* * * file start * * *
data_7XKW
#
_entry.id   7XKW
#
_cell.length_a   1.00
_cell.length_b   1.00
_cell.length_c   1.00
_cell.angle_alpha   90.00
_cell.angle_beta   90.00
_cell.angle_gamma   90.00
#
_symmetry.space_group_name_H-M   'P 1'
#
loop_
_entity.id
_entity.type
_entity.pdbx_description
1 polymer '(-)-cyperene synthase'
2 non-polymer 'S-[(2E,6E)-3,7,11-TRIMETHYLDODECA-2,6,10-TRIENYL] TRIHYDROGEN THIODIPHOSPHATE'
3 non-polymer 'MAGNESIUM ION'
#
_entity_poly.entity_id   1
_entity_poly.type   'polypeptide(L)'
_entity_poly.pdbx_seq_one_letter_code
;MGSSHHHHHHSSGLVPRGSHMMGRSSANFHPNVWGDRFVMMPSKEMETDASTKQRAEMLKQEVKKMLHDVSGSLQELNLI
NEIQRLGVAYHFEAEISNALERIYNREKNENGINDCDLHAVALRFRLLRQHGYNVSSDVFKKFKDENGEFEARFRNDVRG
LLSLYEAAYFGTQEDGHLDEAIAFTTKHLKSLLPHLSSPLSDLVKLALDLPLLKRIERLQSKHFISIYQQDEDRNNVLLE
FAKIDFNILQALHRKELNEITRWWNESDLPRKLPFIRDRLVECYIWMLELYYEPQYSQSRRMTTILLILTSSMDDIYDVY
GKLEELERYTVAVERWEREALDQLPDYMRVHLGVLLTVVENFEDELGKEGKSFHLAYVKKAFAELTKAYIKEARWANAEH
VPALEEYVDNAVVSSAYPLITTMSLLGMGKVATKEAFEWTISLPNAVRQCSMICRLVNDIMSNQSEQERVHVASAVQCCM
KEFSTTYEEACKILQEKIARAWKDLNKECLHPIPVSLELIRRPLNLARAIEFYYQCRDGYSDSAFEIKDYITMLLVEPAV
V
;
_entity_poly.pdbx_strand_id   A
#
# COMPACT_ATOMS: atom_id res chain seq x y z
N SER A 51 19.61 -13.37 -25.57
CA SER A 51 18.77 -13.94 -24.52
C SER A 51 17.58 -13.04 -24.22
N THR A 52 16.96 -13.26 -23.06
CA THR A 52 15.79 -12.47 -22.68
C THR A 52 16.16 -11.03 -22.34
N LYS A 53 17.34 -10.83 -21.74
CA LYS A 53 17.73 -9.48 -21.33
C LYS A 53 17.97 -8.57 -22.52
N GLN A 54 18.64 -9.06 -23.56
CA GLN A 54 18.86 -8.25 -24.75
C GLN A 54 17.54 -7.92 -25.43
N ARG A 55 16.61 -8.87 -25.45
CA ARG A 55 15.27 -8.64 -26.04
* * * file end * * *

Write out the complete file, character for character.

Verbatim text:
data_7XKW
#
_entry.id   7XKW
#
_cell.length_a   1.00
_cell.length_b   1.00
_cell.length_c   1.00
_cell.angle_alpha   90.00
_cell.angle_beta   90.00
_cell.angle_gamma   90.00
#
_symmetry.space_group_name_H-M   'P 1'
#
loop_
_entity.id
_entity.type
_entity.pdbx_description
1 polymer '(-)-cyperene synthase'
2 non-polymer 'S-[(2E,6E)-3,7,11-TRIMETHYLDODECA-2,6,10-TRIENYL] TRIHYDROGEN THIODIPHOSPHATE'
3 non-polymer 'MAGNESIUM ION'
#
_entity_poly.entity_id   1
_entity_poly.type   'polypeptide(L)'
_entity_poly.pdbx_seq_one_letter_code
;MGSSHHHHHHSSGLVPRGSHMMGRSSANFHPNVWGDRFVMMPSKEMETDASTKQRAEMLKQEVKKMLHDVSGSLQELNLI
NEIQRLGVAYHFEAEISNALERIYNREKNENGINDCDLHAVALRFRLLRQHGYNVSSDVFKKFKDENGEFEARFRNDVRG
LLSLYEAAYFGTQEDGHLDEAIAFTTKHLKSLLPHLSSPLSDLVKLALDLPLLKRIERLQSKHFISIYQQDEDRNNVLLE
FAKIDFNILQALHRKELNEITRWWNESDLPRKLPFIRDRLVECYIWMLELYYEPQYSQSRRMTTILLILTSSMDDIYDVY
GKLEELERYTVAVERWEREALDQLPDYMRVHLGVLLTVVENFEDELGKEGKSFHLAYVKKAFAELTKAYIKEARWANAEH
VPALEEYVDNAVVSSAYPLITTMSLLGMGKVATKEAFEWTISLPNAVRQCSMICRLVNDIMSNQSEQERVHVASAVQCCM
KEFSTTYEEACKILQEKIARAWKDLNKECLHPIPVSLELIRRPLNLARAIEFYYQCRDGYSDSAFEIKDYITMLLVEPAV
V
;
_entity_poly.pdbx_strand_id   A
#
# COMPACT_ATOMS: atom_id res chain seq x y z
N SER A 51 19.61 -13.37 -25.57
CA SER A 51 18.77 -13.94 -24.52
C SER A 51 17.58 -13.04 -24.22
N THR A 52 16.96 -13.26 -23.06
CA THR A 52 15.79 -12.47 -22.68
C THR A 52 16.16 -11.03 -22.34
N LYS A 53 17.34 -10.83 -21.74
CA LYS A 53 17.73 -9.48 -21.33
C LYS A 53 17.97 -8.57 -22.52
N GLN A 54 18.64 -9.06 -23.56
CA GLN A 54 18.86 -8.25 -24.75
C GLN A 54 17.54 -7.92 -25.43
N ARG A 55 16.61 -8.87 -25.45
CA ARG A 55 15.27 -8.64 -26.04